All her life, Um Abdul Aziz has lived on the green banks of the River Nile, close to Luxor in Upper Egypt.
Now 95, she rests on a bench with her great-grandchildren and proudly points out the mangoes, guavas and other crops which thrive in the family garden.
"I look at the Nile as soon as I wake up," she declares. "If I don't, it's like I've not seen my children. If they offered me millions I wouldn't move."
Until last month, residents of the village of Marees feared that 10,000 of them would have to leave their homes and fertile land because of a scheme to build a huge marina for sight-seeing boats.
It was only after they threatened legal action that the government backed down, saying it would consider other locations.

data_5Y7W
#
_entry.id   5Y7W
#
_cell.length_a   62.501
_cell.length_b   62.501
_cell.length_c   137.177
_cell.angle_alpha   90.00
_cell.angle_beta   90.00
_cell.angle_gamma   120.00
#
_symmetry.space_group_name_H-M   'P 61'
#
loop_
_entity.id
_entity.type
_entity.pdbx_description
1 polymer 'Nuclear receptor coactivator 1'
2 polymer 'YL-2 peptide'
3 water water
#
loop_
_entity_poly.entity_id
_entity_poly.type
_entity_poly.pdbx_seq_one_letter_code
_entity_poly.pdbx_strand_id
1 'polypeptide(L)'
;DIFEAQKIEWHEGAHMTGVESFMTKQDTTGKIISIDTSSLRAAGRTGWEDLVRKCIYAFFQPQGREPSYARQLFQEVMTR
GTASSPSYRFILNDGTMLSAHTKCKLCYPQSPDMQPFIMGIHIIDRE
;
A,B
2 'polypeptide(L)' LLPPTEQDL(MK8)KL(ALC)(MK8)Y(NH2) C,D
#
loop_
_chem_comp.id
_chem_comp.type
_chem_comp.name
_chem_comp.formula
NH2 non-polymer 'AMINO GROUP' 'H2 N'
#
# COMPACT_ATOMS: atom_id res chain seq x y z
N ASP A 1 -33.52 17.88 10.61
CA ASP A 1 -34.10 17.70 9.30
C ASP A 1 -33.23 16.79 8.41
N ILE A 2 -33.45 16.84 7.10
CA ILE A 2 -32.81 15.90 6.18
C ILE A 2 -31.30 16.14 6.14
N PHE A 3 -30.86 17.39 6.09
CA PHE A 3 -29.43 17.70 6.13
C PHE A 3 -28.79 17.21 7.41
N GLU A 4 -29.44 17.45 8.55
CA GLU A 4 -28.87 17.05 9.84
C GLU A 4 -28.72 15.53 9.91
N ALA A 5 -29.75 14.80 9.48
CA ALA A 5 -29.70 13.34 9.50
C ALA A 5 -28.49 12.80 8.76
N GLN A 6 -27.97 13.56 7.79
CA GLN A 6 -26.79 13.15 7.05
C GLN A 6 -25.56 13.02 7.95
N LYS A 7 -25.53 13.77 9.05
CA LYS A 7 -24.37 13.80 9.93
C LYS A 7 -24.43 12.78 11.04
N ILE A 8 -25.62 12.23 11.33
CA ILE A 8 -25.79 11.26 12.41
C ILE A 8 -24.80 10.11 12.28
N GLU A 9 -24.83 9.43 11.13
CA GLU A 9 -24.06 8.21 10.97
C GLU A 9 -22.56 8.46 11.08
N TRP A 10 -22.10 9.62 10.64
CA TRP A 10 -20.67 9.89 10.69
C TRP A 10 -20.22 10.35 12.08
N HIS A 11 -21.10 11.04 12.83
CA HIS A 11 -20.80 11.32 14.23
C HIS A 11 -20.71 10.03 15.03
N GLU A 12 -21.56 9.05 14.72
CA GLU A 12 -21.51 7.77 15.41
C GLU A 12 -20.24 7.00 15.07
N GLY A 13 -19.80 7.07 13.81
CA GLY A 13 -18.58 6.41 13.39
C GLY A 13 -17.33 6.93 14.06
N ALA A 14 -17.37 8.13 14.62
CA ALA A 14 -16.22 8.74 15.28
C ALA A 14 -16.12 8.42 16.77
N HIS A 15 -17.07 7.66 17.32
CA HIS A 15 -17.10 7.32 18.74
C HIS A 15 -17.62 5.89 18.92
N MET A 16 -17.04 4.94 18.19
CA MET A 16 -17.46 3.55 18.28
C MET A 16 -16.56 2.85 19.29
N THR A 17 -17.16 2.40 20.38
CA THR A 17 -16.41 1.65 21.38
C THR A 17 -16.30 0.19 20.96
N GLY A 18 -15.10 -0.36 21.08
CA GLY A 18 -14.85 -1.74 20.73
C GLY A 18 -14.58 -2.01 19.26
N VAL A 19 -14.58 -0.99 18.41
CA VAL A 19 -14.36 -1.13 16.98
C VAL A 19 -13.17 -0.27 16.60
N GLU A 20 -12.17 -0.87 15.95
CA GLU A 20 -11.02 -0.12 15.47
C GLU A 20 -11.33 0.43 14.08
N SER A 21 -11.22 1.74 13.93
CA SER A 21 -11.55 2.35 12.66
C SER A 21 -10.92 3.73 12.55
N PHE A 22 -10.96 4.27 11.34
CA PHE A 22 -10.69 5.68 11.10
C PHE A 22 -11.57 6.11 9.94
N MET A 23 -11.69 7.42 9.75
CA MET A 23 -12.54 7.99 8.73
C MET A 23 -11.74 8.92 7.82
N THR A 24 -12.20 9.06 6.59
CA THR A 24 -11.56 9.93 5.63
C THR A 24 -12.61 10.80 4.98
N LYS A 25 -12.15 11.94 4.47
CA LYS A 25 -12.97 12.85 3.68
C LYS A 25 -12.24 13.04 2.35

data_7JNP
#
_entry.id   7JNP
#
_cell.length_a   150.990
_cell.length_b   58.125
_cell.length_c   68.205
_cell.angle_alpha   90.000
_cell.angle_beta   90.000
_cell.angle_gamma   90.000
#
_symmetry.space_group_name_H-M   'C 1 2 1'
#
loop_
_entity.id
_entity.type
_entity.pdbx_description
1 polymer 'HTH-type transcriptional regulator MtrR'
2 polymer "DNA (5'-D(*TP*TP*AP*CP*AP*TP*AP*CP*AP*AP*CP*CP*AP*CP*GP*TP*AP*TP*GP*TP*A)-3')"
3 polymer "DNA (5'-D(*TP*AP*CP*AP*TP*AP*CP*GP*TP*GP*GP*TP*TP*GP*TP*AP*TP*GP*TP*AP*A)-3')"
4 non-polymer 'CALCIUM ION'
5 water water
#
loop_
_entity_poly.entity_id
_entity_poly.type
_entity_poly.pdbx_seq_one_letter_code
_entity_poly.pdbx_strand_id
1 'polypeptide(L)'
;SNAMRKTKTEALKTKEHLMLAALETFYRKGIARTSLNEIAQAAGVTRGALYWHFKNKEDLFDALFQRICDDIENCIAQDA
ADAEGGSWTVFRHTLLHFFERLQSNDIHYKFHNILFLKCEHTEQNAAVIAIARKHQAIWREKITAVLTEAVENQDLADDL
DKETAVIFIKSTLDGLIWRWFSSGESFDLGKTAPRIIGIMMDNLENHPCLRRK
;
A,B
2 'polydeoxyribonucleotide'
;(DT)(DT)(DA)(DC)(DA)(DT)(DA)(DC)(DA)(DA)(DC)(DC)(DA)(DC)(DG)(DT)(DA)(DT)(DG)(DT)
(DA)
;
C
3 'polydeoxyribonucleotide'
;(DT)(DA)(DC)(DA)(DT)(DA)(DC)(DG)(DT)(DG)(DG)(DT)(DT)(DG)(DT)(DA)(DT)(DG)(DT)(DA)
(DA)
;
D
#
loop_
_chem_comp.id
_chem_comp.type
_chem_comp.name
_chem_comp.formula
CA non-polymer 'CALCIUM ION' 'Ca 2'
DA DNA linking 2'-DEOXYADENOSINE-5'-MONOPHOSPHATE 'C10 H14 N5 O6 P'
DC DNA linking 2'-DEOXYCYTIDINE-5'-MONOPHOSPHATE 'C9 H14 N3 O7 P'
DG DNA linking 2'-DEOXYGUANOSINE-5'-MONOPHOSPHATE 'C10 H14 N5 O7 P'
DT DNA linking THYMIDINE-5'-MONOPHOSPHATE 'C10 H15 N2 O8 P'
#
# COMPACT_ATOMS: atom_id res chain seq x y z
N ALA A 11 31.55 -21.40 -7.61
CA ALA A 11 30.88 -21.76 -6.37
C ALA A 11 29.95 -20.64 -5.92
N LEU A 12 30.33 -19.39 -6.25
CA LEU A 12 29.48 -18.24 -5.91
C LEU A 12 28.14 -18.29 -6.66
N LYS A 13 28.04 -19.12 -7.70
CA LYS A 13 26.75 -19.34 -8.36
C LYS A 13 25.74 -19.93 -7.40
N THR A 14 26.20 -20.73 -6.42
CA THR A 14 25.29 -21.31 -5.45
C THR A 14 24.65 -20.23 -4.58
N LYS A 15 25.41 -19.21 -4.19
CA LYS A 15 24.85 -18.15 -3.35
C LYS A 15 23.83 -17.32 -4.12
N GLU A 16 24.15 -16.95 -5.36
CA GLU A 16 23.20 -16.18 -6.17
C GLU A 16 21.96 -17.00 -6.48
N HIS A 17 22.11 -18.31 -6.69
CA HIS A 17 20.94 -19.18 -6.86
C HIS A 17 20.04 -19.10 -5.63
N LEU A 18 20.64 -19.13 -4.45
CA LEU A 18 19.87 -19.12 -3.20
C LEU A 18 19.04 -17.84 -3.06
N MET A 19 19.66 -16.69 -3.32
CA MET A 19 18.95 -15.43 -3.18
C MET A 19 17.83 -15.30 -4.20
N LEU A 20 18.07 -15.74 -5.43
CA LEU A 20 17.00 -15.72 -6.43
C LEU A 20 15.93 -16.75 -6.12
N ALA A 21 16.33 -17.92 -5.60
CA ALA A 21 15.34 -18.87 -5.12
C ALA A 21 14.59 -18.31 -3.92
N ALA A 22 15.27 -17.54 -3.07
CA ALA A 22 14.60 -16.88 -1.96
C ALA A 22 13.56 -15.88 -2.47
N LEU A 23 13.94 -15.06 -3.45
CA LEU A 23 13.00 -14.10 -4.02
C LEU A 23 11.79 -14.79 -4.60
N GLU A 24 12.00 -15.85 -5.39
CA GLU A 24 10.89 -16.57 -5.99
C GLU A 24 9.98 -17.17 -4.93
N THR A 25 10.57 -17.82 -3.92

Wide-ranging plans to redevelop Luxor, 15km (10 miles) away, have stirred up a debate about putting tourists' interests before those of locals.
Thousands of visitors come to see the site of the ancient capital, Thebes, each day and the authorities want to add to their holiday experience.
"The big vision is to change the city into the largest open-air museum in the world," says governor Samir Farag.
Friday, August 13, 2010
Heritage tourism vs local lifestyles in Luxor
BBC News (Yolande Knell)